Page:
Oklahoma Heroin Information
Heroin is made from morphine, a naturally occurring substance extracted from the seedpod of the Asian poppy plant. Heroin usually appears as a white or brown powder. Street names for heroin include "smack," "H," "skag," and "junk." Other names may refer to types of heroin produced in a specific geographical area, such as "Mexican black tar."
Heroin is available in Oklahoma, primarily in Oklahoma City and Tulsa. Mexican black tar heroin is the most prevalent type of heroin in Oklahoma. Mexican brown powdered heroin is available to a lesser extent. Mexican criminal groups are the primary transporters and wholesale distributors of Mexican black tar and brown powdered heroin. Hispanic and African American street gangs conduct most of the retail distribution that occurs in Oklahoma City and Tulsa. Virtually all of the heroin available in Oklahoma is produced in Mexico.
Heroin prices in Oklahoma City and Tulsa have remained relatively stable, according to the DEA Dallas Division. In Oklahoma City in the first quarter of FY2002, Mexican black tar heroin sold for $25 per bag, $200 per bundle (10 bags), $150 to $250 per gram, $4,500 per ounce, and $30,000 per kilogram. In Tulsa in the first quarter of FY2002, Mexican black tar heroin sold for $90 to $125 per gram and $1,500 to $2,500 per ounce.
Heroin is smuggled in private vehicles into Oklahoma through southwestern states, particularly Texas. Interstates 35, 40, and 44 and US 54 and 69 are frequently used to transport heroin within Oklahoma. Heroin typically is sold from private residences and at businesses such as nightclubs.
Heroin use and addiction is a problem in Oklahoma even though the number of heroin-related treatment admissions to publicly funded facilities in 2001 (180) was lower than in 1997.
According to the Oklahoma Department of Mental Health and Substance Abuse Services, 5 % of substance abuse-related treatment admissions in FY2001 reported heroin/other opiates as their primary drug of choice.
The number of deaths in which heroin was a factor in Oklahoma County decreased from 37 in 1996 to 16 in 1997, then increased to 26 in 1998. The number of deaths subsequently decreased to 25 in 1999 and 19 in 2000, the most recent data available.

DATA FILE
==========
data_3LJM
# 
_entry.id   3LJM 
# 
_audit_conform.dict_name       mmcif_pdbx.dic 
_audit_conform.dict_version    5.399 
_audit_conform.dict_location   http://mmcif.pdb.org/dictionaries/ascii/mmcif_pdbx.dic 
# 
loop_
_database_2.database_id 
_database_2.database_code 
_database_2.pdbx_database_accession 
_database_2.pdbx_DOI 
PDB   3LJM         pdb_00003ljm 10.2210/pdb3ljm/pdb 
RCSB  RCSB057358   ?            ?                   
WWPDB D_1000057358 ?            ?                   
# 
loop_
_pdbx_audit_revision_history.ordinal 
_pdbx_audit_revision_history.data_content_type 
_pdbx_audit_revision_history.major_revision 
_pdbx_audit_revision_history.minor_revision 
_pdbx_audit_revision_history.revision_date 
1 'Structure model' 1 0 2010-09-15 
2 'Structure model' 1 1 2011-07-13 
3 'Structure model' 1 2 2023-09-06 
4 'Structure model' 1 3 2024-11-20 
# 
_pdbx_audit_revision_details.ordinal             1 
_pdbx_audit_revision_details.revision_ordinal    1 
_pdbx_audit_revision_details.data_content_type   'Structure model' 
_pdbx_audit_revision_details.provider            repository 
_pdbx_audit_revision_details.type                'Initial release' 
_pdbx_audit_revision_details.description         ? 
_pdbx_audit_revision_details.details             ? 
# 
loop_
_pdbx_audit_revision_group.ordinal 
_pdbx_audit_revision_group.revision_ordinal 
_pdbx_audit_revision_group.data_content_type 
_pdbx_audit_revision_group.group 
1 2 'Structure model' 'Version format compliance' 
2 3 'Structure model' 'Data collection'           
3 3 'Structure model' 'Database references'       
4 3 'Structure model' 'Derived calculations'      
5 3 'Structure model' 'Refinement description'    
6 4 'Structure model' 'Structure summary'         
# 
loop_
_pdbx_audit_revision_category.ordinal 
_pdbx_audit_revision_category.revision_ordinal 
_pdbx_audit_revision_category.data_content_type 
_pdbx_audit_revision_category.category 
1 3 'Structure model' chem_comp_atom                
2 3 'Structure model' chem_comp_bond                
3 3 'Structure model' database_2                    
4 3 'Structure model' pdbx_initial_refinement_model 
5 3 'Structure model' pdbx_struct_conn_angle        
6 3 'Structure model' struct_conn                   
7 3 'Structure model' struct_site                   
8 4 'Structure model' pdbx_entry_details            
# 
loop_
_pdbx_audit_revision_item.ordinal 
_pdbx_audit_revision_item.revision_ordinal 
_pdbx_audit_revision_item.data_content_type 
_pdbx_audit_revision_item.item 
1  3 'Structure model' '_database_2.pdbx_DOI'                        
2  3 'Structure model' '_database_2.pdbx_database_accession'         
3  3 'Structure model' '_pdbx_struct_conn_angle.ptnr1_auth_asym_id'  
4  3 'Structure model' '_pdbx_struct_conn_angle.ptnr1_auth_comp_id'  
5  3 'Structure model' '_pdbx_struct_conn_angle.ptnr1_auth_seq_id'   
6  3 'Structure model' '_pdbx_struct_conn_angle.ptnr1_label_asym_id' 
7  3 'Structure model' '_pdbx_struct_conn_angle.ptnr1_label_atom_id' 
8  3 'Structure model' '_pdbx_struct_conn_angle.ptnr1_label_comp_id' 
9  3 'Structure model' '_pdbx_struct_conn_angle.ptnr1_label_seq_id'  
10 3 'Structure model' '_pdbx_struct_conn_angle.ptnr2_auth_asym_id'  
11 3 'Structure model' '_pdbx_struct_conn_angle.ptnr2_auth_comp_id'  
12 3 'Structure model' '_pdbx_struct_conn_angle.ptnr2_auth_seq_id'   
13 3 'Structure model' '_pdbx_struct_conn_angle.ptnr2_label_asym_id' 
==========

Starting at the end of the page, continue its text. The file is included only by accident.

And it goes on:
Over two percent of Oklahoma high school students surveyed reported heroin use.
The Oklahoma Department of Mental Health and Substance Abuse Services reports that 2.4 percent of Oklahoma high school students surveyed during the 1999-2000 school year indicated that they had used heroin at least once in their lifetime. Reported use was highest among ninth grade students (3.0%) and lowest among eleventh grade students (1.7%). Reported lifetime heroin use was 2.6 percent among tenth grade students and 2.3 percent among twelfth grade students.
Regular heroin use causes tolerance, which requires increased amounts. This means the abuser must use more heroin to achieve the same effect. As higher doses are used over time, physical dependence and addiction develop. With physical dependence, the body has adapted to the presence of the drug and withdrawal symptoms will occur when the amount used in decreased or stopped.
Withdrawal from heroin occurs in regular abusers as soon as a few hours after the last dose, and causes cravings, restlessness, muscle and bone pain, sleeplessness, diarrhea and vomiting, cold flashes with goose bumps ("cold turkey"), random leg kicking movements ("kicking the habit"), and other symptoms that are analogous to a severe case of the flu. Major withdrawal symptoms peak between 48 and 72 hours after the last dose and subside after six days to a week. Heroin withdrawal is considered less dangerous than alcohol withdrawal, which requires medical supervision.
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